I think he decided he had to take that gamble b/c the Sadrists were likely to do quite well in the upcoming elections. I also think his “army” is gonna collapse.

80. Madman in the Marketplace - 27 March 2008

re: 78

Madman jumps up on his desk holding a “Green” sign over his head … falls off and breaks hip on futon arm

81. Madman in the Marketplace - 27 March 2008

IOZ:

In any case, those like myself who said not simply that the invasion of Iraq would fail to achieve either its stated or its actual goals, but that it must fail to achieve them, were not arguing from some universalist principal of incompetence, but rather from the rich recent history of commensurate projects and their innate tendency to fail. Indeed, one of the most common charges levelled against war opponents by jingoes was that our historical analogizing was irrelevant. “Iraq is not Vietnam.” “Iraq is not Algeria.” “Iraq is not Afghanistan and the Soviets.” Etc. And of course, Iraq turned out to be all of those things, and more–it could no more be otherwise than I could fly by flapping my arms. The people supporting invasion and occupation were the ones proposing that Iraq would be a single, vastly distant historical outlier, totally devoid of precedent or context, and those who thought that the mere incompetence of the administration, or its untrustworthiness, were substantive arguments against invading were almost universally people who wished (and still wish) to hedge their bets just in case it all worked out. McArdle says that only this latter sort are worth talking to because they were right for the right reasons, but the opposite is true.

People who supported the invasion of Iraq were fatuous, bloodthirsty, ahistorical, immoral, politically naive, callous, unthinking, reprehensible morons–to the man. The proper attitude is contrition, silence, and contemplation. Making a gaudy spectacle of having “supported” something so awful, even if only to show how smart you were to change your mind when you noticed things going south, is disgusting.

82. glingle - 27 March 2008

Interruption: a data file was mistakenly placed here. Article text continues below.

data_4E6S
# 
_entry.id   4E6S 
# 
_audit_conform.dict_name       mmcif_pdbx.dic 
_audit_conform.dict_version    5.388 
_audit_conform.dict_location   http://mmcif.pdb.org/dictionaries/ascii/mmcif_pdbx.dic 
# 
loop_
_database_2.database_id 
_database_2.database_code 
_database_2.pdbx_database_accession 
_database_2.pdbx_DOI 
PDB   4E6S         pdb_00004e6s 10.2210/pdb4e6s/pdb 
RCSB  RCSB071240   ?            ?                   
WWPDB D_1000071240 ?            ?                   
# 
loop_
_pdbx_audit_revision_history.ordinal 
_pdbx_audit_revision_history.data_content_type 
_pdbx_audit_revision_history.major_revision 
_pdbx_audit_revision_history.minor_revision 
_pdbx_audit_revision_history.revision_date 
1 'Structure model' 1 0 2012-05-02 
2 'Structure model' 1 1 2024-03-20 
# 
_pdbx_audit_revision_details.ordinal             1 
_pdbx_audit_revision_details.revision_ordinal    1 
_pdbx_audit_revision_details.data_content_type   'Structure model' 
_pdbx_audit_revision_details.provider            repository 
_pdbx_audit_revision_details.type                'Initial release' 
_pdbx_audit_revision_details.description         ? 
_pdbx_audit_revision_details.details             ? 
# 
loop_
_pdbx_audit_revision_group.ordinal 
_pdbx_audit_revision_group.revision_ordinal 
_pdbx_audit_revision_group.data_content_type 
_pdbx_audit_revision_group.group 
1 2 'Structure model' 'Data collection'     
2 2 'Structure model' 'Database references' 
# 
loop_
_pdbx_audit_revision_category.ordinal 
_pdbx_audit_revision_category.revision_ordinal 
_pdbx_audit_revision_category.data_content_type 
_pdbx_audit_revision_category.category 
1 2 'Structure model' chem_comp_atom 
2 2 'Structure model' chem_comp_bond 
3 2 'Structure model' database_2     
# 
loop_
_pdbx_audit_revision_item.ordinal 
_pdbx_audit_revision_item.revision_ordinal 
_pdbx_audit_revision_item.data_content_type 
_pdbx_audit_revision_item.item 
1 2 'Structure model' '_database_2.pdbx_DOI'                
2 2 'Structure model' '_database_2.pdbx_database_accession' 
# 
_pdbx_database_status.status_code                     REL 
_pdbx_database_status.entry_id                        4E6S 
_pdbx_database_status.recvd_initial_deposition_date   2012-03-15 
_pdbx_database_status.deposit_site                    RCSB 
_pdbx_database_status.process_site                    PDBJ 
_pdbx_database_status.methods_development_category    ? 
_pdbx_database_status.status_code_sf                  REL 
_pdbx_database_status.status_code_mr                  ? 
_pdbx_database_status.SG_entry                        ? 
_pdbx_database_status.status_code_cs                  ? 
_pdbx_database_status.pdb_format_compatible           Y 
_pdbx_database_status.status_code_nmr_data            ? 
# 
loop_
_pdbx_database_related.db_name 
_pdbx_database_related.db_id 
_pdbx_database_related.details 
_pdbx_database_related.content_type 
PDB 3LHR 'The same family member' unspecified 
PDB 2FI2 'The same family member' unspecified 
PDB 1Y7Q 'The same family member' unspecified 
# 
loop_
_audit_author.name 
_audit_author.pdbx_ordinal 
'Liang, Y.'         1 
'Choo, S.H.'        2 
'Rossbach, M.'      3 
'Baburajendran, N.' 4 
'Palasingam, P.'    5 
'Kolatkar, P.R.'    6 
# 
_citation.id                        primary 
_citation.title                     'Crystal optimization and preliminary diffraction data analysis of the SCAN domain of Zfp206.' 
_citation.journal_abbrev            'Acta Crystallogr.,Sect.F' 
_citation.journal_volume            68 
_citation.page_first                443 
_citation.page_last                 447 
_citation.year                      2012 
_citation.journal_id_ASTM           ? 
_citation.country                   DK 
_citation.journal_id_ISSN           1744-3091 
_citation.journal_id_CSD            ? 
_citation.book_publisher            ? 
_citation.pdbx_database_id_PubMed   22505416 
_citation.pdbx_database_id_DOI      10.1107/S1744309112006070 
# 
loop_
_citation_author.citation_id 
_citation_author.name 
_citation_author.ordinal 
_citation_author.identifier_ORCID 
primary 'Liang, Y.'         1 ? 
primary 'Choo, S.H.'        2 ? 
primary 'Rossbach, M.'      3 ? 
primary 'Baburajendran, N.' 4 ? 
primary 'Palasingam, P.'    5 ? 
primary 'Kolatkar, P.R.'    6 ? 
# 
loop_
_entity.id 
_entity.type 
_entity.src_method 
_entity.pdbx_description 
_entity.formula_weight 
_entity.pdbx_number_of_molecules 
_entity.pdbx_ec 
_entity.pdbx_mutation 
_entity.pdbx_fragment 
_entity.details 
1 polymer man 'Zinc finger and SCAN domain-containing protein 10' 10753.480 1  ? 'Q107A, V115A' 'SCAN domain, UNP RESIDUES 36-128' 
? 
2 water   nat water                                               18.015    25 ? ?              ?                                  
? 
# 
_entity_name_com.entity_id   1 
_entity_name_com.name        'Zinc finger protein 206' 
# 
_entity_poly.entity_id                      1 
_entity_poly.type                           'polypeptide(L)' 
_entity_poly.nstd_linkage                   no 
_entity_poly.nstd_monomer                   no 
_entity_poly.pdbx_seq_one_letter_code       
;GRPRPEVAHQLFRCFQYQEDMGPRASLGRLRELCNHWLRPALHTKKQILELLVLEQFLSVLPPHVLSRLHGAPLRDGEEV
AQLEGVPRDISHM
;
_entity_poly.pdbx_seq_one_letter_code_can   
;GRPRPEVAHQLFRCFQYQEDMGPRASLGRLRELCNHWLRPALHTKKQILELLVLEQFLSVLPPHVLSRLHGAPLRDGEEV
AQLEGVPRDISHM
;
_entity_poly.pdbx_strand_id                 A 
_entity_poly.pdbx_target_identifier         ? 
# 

Jerome Aarmstrong to join London Mayoral Lib Dem candidates team.

Jerome Armstrong to Join Paddicks Mayoral Campaign?

FYI Paddick has NO chance of winning.

I’m going to the Netherlands on Sunday but feel that bulbfields are not really prime terrorist targets.

[I fixed the link! -Mcat]

83. liberalcatnip - 27 March 2008

The man is truly delusional:

Speaking at a US Air Force museum in Dayton, Ohio, Mr Bush said “normalcy” was returning to Iraq.

84. Madman in the Marketplace - 27 March 2008
85. Madman in the Marketplace - 27 March 2008

Do you feel safe yet? Woman told to remove nipple rings for SoCal flight

I feel sorry for someone wearing a Prince Albert.

86. wilfred - 27 March 2008

#82 To Bush the equation reads More FUBAR = Normalcy

87. Hair Club for Men - 27 March 2008

I think he decided he had to take that gamble b/c the Sadrists were likely to do quite well in the upcoming elections. I also think his “army” is gonna collapse.

It strikes me that NOW until November is a good time for the Sadrists to get aggressive and try to get position on Maliki as well as a bad time for Maliki to start an offensive.

If (when) McCain wins in November, there’s going to be a massive escalation in Iraq but, until then, Bush will hold off risking too many US casualties in order not to help Obama or Hillary in the general election.

Does anybody remember the first battle of Fallujah and the second. As soon as Bush won in November, they went into Falluajah with everything they had.

On the other hand, they might be testing the waters, pushing Maliki into getting aggressive to get a measure of what Sadr has, a sort of reconaissance misssion before they take him out the second week of 11/2008.